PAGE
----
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October 2019

Richard Palmer

Richard Palmer had no intention of attending BYU until he traveled from his home state of Washington to visit campus one day during his high school years. In Provo, he got the distinct impression that he would attend the university and even live in a particular on-campus apartment complex that was then still under construction.

“When I told my mom, she didn’t like the idea of me going to BYU,” he remembers. “But I was very adamant and determined to go.”

The day she dropped him off at the same building he’d been prompted to live in, Richard’s mother told him that she and his father had been having marital problems, and that was the beginning of a rift between Richard and his family. During his freshman year, Richard immersed himself in his studies, his social life, his role on the BYU Marching Band, and his job at University Police. And as that happened, he grew further and further apart from his parents.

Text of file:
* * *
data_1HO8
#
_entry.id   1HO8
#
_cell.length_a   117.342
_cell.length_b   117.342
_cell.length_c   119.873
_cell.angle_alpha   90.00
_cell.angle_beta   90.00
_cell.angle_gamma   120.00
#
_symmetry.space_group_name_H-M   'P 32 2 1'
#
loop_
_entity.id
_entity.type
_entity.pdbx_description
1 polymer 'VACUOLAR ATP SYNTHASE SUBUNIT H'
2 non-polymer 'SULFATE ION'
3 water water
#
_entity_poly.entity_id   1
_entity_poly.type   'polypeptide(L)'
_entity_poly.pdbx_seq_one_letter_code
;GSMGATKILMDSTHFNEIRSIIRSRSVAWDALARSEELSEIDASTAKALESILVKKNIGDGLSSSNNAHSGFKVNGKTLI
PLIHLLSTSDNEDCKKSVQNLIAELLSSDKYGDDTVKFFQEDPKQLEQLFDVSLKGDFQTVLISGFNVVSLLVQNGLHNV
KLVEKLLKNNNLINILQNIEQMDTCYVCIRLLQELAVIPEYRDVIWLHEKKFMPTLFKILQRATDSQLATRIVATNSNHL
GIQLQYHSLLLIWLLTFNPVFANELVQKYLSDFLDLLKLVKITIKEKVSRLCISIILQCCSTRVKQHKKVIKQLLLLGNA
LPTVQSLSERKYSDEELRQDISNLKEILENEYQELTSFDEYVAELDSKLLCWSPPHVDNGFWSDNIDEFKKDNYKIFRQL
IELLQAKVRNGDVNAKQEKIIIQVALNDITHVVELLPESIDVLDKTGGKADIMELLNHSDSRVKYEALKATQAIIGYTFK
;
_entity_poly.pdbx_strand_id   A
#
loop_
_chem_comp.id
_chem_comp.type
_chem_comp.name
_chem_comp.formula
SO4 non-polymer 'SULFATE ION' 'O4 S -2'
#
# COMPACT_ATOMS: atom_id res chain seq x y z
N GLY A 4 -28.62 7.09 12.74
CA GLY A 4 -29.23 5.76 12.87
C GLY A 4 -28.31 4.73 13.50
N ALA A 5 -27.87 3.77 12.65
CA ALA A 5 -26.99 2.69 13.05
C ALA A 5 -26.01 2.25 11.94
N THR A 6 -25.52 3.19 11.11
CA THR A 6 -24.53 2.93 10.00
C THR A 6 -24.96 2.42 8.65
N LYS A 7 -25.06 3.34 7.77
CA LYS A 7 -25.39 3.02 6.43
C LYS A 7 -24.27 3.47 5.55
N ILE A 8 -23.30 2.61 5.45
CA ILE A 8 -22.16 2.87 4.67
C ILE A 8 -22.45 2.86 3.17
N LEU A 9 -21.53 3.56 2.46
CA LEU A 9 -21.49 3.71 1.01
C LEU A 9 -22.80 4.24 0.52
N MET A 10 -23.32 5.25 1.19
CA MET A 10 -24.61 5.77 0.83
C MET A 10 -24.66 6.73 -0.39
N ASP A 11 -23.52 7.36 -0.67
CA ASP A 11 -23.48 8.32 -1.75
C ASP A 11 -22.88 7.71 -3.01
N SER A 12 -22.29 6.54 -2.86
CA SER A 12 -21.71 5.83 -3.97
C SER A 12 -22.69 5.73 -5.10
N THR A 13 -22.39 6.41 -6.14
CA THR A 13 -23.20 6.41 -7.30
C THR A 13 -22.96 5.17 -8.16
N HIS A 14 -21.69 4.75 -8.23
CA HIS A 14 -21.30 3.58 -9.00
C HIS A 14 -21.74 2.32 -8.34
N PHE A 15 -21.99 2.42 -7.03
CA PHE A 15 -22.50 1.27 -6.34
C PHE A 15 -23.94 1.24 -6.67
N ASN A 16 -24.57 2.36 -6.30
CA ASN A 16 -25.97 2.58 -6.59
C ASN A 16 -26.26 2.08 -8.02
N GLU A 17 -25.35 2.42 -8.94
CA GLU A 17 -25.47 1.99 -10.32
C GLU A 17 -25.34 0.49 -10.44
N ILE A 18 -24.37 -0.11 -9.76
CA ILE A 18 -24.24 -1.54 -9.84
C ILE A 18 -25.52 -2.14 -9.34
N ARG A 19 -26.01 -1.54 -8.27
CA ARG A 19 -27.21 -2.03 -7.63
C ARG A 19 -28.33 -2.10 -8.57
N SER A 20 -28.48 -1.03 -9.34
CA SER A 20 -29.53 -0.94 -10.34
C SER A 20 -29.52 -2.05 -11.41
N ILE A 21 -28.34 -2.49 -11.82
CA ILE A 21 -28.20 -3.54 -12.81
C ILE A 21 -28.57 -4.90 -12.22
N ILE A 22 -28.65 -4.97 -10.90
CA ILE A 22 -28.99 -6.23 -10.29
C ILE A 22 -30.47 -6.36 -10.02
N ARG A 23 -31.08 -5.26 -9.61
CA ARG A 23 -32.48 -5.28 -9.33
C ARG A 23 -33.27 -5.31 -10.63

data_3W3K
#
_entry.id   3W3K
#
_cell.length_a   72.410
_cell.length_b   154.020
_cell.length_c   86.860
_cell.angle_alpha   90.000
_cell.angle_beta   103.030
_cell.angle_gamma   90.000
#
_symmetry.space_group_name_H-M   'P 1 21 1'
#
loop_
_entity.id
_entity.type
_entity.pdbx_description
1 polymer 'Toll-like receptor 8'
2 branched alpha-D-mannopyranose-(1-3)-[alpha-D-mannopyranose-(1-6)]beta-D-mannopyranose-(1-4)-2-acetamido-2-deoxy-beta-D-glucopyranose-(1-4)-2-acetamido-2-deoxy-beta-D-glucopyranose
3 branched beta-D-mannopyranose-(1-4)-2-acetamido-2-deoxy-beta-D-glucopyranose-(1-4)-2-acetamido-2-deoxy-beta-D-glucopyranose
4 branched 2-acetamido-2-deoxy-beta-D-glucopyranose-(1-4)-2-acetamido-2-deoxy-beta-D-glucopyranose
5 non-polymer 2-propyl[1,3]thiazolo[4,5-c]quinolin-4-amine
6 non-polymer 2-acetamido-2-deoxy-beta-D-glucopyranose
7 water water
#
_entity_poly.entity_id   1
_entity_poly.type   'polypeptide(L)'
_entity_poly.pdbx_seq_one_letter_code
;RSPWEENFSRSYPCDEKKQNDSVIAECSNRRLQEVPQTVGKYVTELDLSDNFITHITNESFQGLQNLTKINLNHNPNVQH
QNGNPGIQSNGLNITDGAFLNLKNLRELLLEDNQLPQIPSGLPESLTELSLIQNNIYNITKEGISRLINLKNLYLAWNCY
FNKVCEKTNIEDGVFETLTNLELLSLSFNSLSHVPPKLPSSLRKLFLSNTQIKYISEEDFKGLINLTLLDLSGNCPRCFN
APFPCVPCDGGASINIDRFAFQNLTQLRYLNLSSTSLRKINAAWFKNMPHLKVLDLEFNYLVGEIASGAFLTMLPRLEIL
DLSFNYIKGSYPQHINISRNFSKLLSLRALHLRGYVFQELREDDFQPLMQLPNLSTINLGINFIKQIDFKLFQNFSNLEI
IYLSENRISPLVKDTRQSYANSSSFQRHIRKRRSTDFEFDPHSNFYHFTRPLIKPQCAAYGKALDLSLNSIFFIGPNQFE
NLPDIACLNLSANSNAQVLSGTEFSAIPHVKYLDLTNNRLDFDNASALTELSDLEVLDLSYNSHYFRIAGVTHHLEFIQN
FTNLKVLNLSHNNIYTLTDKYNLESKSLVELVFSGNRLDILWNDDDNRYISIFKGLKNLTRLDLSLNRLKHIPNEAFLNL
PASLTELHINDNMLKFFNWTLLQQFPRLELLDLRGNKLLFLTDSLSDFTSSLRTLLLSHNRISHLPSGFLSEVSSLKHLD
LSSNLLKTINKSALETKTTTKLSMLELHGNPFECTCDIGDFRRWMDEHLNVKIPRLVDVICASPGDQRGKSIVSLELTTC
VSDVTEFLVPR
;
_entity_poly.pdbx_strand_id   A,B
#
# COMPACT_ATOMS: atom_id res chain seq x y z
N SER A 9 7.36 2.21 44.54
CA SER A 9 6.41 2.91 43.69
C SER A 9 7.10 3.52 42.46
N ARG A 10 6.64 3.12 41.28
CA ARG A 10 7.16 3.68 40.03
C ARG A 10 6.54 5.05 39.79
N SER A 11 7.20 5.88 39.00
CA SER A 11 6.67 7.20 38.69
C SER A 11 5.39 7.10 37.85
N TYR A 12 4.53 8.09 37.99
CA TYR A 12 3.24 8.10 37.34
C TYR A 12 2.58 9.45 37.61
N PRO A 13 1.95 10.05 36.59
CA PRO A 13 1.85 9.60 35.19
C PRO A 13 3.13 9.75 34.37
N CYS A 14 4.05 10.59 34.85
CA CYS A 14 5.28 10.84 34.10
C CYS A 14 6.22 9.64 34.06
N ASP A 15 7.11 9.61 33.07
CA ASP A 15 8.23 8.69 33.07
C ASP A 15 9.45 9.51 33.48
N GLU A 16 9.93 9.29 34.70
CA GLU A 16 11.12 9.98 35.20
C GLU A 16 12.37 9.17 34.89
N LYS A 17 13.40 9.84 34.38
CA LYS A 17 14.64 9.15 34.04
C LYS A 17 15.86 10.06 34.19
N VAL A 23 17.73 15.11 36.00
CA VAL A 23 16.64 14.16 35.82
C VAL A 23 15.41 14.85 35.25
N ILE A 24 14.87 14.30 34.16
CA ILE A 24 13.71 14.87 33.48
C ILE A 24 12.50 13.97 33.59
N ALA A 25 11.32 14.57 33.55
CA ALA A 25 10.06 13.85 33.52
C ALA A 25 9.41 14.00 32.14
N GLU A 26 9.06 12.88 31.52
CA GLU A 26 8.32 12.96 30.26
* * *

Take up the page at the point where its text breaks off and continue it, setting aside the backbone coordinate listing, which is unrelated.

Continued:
“The stress of going to school revealed the fact that I had some mental disabilities that I’ve never had before,” he says. “I got to a point where I was like, ‘I don’t want to go home again.’ So I was paying for these therapist bills on my own. And when my friends left on their missions, that just got me more anxious and depressed.”

Richard had never been wealthy, but he suddenly found himself in a tighter financial position than he’d ever experienced before. One day, his therapist told him it was time for him to reconnect with his family.

“I hadn’t seen them in two years,” he says. “I finally went home and talked to them again, and I asked my mom, ‘Why did you finally decide to let me come to BYU?’ She told me that one day when she was picking me up from track practice in high school, she heard a very strong prompting telling her, ‘You need to let him go, or he will not make it.’ And that was all she heard.”

Just as he renewed his family relationships, Richard also found financial blessings. He got a raise at work, and he received a Signature Scholarship. “That took so much stress off of me,” he says. “Now my parents are really involved in my schooling, and things are going a lot better for them. Without the support I get from them, my friends, and from my donor, I don’t know what I’d do.”